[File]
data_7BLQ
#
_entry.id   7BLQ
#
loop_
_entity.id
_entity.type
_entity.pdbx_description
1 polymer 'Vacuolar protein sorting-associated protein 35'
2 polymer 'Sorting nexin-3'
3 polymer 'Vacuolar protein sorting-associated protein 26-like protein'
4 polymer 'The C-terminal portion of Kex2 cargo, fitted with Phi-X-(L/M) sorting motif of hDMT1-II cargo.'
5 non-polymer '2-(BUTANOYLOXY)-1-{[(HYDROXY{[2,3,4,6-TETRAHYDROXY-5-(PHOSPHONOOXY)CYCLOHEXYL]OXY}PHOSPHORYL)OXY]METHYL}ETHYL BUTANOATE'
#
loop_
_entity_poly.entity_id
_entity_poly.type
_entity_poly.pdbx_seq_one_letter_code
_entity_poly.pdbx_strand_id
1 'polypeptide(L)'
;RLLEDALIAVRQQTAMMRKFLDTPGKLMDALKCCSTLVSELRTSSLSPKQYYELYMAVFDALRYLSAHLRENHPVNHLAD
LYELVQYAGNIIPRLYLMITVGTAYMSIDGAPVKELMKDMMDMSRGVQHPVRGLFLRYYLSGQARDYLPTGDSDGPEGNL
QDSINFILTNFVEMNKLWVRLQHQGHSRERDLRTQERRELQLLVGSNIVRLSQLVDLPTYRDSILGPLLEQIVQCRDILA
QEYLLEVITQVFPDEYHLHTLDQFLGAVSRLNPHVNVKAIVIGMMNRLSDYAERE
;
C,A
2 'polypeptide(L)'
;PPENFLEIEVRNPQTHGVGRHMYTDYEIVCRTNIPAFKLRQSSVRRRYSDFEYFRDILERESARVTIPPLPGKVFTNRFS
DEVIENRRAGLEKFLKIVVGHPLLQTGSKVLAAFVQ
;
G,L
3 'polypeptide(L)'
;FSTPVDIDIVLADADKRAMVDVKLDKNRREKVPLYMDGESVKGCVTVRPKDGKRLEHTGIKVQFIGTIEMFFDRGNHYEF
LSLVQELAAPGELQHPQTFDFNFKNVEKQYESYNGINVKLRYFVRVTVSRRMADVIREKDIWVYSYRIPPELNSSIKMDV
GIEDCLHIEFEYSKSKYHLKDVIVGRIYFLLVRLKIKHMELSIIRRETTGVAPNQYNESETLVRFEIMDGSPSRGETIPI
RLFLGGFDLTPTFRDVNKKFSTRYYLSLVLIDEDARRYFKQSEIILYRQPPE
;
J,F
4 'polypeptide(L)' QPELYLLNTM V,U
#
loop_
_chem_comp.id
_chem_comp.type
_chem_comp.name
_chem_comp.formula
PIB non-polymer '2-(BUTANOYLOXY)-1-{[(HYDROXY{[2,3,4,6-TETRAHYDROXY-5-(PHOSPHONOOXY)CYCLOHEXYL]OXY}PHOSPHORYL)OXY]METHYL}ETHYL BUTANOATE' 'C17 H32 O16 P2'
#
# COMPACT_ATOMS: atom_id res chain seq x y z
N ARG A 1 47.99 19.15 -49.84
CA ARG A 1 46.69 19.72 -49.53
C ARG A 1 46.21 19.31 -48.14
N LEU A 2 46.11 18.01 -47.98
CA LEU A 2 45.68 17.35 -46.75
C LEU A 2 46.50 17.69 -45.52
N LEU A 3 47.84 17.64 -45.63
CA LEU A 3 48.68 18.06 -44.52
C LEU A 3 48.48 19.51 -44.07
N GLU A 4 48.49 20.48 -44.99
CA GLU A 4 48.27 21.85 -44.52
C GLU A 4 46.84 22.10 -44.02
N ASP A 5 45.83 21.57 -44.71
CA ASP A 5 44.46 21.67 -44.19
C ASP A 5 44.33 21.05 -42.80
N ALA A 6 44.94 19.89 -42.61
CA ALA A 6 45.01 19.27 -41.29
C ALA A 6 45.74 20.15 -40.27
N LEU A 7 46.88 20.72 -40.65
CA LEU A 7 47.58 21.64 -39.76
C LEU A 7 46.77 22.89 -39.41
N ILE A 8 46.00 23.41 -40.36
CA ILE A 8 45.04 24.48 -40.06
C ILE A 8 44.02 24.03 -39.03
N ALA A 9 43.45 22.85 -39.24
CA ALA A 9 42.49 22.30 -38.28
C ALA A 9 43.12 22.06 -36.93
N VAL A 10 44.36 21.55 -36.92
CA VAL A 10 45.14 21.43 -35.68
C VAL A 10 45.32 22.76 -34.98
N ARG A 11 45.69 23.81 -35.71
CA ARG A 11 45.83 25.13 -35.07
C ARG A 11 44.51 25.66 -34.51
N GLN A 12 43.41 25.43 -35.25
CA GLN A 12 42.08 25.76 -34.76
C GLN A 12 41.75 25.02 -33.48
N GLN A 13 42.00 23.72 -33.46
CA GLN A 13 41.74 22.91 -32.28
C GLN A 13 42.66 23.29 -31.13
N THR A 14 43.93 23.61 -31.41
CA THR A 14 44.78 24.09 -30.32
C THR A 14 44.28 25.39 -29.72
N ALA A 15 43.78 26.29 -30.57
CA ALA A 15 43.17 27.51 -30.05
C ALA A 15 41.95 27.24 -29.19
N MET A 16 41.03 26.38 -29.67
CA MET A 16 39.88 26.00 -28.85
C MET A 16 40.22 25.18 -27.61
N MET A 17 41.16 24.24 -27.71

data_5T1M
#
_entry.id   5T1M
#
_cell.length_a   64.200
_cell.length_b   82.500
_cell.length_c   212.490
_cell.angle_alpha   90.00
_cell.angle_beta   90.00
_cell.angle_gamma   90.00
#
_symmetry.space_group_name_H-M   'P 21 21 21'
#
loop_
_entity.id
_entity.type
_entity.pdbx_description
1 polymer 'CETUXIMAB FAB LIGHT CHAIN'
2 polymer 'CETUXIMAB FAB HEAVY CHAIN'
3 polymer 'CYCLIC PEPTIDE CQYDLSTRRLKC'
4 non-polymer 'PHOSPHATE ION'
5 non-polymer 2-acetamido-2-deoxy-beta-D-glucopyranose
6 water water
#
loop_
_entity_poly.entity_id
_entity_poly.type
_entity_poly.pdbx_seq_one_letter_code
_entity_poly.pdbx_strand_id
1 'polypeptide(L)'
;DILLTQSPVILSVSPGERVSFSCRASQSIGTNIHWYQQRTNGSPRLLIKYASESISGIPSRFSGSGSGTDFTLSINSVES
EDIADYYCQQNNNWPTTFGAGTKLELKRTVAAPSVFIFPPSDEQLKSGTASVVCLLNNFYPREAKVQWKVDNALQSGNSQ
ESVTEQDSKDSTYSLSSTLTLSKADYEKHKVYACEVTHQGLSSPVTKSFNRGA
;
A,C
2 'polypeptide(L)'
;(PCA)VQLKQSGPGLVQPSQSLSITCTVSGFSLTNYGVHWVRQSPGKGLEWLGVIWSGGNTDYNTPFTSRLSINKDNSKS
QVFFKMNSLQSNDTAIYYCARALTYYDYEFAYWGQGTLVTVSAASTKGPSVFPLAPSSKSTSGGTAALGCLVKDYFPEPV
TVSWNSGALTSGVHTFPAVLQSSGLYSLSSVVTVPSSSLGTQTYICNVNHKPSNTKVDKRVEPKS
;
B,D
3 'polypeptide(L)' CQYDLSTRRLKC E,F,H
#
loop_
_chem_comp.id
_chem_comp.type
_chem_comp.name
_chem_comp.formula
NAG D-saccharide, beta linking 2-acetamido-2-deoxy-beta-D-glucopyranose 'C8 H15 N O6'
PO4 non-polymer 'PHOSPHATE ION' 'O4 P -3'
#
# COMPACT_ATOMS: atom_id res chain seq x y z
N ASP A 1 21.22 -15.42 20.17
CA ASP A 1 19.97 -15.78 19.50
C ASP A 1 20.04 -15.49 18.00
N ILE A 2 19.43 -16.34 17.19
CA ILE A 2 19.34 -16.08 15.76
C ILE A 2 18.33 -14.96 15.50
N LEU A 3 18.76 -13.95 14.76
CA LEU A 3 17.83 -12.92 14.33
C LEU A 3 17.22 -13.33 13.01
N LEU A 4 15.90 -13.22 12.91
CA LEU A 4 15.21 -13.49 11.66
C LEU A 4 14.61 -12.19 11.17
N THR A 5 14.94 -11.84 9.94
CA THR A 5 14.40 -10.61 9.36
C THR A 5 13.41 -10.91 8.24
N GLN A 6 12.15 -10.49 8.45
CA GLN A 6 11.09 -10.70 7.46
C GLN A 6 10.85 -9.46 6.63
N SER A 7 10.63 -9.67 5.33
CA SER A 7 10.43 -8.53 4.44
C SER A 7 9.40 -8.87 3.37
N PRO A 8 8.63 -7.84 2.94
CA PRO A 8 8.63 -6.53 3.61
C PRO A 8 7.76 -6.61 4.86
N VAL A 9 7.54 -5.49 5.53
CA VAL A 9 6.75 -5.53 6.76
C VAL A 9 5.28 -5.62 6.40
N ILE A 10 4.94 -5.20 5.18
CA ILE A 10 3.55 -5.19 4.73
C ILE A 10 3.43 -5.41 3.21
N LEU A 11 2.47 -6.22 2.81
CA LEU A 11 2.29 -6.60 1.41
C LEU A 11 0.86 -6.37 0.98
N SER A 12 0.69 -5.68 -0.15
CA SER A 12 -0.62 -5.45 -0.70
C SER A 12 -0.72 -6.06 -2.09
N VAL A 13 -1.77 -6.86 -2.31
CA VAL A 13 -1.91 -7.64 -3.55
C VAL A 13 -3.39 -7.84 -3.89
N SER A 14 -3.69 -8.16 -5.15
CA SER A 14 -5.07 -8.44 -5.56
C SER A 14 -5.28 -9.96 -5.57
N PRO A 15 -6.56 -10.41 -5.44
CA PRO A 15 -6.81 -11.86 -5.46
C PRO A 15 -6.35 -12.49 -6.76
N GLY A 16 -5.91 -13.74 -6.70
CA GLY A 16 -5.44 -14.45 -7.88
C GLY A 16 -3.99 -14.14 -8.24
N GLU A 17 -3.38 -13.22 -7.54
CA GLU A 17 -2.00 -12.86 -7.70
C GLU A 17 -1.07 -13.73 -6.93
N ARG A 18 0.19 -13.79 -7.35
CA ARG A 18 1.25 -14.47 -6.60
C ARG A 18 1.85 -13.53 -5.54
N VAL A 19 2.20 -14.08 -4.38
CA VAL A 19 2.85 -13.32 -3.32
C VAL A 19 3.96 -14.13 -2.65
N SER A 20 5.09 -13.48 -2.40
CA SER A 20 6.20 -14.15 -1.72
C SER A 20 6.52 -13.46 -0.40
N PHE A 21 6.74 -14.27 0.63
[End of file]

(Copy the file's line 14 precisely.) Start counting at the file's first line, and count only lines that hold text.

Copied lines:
#